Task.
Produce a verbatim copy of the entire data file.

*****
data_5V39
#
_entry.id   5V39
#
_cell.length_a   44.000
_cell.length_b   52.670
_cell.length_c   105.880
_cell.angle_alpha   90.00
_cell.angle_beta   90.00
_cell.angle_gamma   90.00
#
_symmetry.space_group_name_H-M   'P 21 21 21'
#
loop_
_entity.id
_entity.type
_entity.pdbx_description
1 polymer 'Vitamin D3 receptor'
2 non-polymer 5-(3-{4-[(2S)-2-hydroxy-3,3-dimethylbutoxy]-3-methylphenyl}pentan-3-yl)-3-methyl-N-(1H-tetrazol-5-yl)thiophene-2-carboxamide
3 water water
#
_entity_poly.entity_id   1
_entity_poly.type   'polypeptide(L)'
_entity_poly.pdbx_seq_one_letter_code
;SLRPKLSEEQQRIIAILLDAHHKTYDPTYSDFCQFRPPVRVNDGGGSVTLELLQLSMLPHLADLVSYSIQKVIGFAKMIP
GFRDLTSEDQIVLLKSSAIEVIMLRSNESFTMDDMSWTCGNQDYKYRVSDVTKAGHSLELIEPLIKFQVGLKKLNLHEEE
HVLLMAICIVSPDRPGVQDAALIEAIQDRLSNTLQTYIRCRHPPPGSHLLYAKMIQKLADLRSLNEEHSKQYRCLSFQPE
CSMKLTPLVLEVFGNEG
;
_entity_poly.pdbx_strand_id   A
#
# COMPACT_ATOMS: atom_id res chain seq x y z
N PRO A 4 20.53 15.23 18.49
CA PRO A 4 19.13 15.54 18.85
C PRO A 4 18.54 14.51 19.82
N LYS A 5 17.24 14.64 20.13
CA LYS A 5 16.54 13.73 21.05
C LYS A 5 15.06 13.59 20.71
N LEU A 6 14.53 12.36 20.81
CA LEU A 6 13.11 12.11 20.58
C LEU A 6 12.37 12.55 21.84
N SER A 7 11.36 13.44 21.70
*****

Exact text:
data_5V39
#
_entry.id   5V39
#
_cell.length_a   44.000
_cell.length_b   52.670
_cell.length_c   105.880
_cell.angle_alpha   90.00
_cell.angle_beta   90.00
_cell.angle_gamma   90.00
#
_symmetry.space_group_name_H-M   'P 21 21 21'
#
loop_
_entity.id
_entity.type
_entity.pdbx_description
1 polymer 'Vitamin D3 receptor'
2 non-polymer 5-(3-{4-[(2S)-2-hydroxy-3,3-dimethylbutoxy]-3-methylphenyl}pentan-3-yl)-3-methyl-N-(1H-tetrazol-5-yl)thiophene-2-carboxamide
3 water water
#
_entity_poly.entity_id   1
_entity_poly.type   'polypeptide(L)'
_entity_poly.pdbx_seq_one_letter_code
;SLRPKLSEEQQRIIAILLDAHHKTYDPTYSDFCQFRPPVRVNDGGGSVTLELLQLSMLPHLADLVSYSIQKVIGFAKMIP
GFRDLTSEDQIVLLKSSAIEVIMLRSNESFTMDDMSWTCGNQDYKYRVSDVTKAGHSLELIEPLIKFQVGLKKLNLHEEE
HVLLMAICIVSPDRPGVQDAALIEAIQDRLSNTLQTYIRCRHPPPGSHLLYAKMIQKLADLRSLNEEHSKQYRCLSFQPE
CSMKLTPLVLEVFGNEG
;
_entity_poly.pdbx_strand_id   A
#
# COMPACT_ATOMS: atom_id res chain seq x y z
N PRO A 4 20.53 15.23 18.49
CA PRO A 4 19.13 15.54 18.85
C PRO A 4 18.54 14.51 19.82
N LYS A 5 17.24 14.64 20.13
CA LYS A 5 16.54 13.73 21.05
C LYS A 5 15.06 13.59 20.71
N LEU A 6 14.53 12.36 20.81
CA LEU A 6 13.11 12.11 20.58
C LEU A 6 12.37 12.55 21.84
N SER A 7 11.36 13.44 21.70